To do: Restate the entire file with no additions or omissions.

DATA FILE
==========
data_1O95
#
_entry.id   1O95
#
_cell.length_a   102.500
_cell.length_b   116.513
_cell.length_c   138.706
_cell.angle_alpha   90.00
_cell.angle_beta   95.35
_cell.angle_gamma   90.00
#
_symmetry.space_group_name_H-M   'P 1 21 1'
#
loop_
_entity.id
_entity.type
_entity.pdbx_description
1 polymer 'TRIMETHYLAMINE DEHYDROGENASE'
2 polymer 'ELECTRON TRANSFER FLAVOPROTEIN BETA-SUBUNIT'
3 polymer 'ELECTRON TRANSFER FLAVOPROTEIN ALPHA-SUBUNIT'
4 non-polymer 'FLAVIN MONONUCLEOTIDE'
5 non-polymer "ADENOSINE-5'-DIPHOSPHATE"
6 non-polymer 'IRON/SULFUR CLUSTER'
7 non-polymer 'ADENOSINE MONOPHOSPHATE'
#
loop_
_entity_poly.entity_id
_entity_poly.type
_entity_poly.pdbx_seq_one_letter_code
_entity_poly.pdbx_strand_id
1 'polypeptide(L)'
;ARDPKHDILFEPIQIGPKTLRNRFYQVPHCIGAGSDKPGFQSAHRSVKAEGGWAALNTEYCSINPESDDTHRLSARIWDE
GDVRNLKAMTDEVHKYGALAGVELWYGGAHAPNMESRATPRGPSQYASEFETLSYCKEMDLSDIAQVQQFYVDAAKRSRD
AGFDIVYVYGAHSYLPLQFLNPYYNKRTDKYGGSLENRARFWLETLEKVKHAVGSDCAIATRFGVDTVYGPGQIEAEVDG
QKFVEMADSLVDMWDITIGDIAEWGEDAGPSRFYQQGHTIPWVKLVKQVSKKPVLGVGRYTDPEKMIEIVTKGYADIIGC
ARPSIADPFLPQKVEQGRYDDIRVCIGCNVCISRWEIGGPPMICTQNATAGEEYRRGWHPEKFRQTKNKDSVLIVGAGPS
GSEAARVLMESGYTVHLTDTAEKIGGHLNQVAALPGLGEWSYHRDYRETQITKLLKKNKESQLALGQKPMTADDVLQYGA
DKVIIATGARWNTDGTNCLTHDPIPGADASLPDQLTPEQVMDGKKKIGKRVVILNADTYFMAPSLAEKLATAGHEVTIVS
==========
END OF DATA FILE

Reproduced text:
data_1O95
#
_entry.id   1O95
#
_cell.length_a   102.500
_cell.length_b   116.513
_cell.length_c   138.706
_cell.angle_alpha   90.00
_cell.angle_beta   95.35
_cell.angle_gamma   90.00
#
_symmetry.space_group_name_H-M   'P 1 21 1'
#
loop_
_entity.id
_entity.type
_entity.pdbx_description
1 polymer 'TRIMETHYLAMINE DEHYDROGENASE'
2 polymer 'ELECTRON TRANSFER FLAVOPROTEIN BETA-SUBUNIT'
3 polymer 'ELECTRON TRANSFER FLAVOPROTEIN ALPHA-SUBUNIT'
4 non-polymer 'FLAVIN MONONUCLEOTIDE'
5 non-polymer "ADENOSINE-5'-DIPHOSPHATE"
6 non-polymer 'IRON/SULFUR CLUSTER'
7 non-polymer 'ADENOSINE MONOPHOSPHATE'
#
loop_
_entity_poly.entity_id
_entity_poly.type
_entity_poly.pdbx_seq_one_letter_code
_entity_poly.pdbx_strand_id
1 'polypeptide(L)'
;ARDPKHDILFEPIQIGPKTLRNRFYQVPHCIGAGSDKPGFQSAHRSVKAEGGWAALNTEYCSINPESDDTHRLSARIWDE
GDVRNLKAMTDEVHKYGALAGVELWYGGAHAPNMESRATPRGPSQYASEFETLSYCKEMDLSDIAQVQQFYVDAAKRSRD
AGFDIVYVYGAHSYLPLQFLNPYYNKRTDKYGGSLENRARFWLETLEKVKHAVGSDCAIATRFGVDTVYGPGQIEAEVDG
QKFVEMADSLVDMWDITIGDIAEWGEDAGPSRFYQQGHTIPWVKLVKQVSKKPVLGVGRYTDPEKMIEIVTKGYADIIGC
ARPSIADPFLPQKVEQGRYDDIRVCIGCNVCISRWEIGGPPMICTQNATAGEEYRRGWHPEKFRQTKNKDSVLIVGAGPS
GSEAARVLMESGYTVHLTDTAEKIGGHLNQVAALPGLGEWSYHRDYRETQITKLLKKNKESQLALGQKPMTADDVLQYGA
DKVIIATGARWNTDGTNCLTHDPIPGADASLPDQLTPEQVMDGKKKIGKRVVILNADTYFMAPSLAEKLATAGHEVTIVS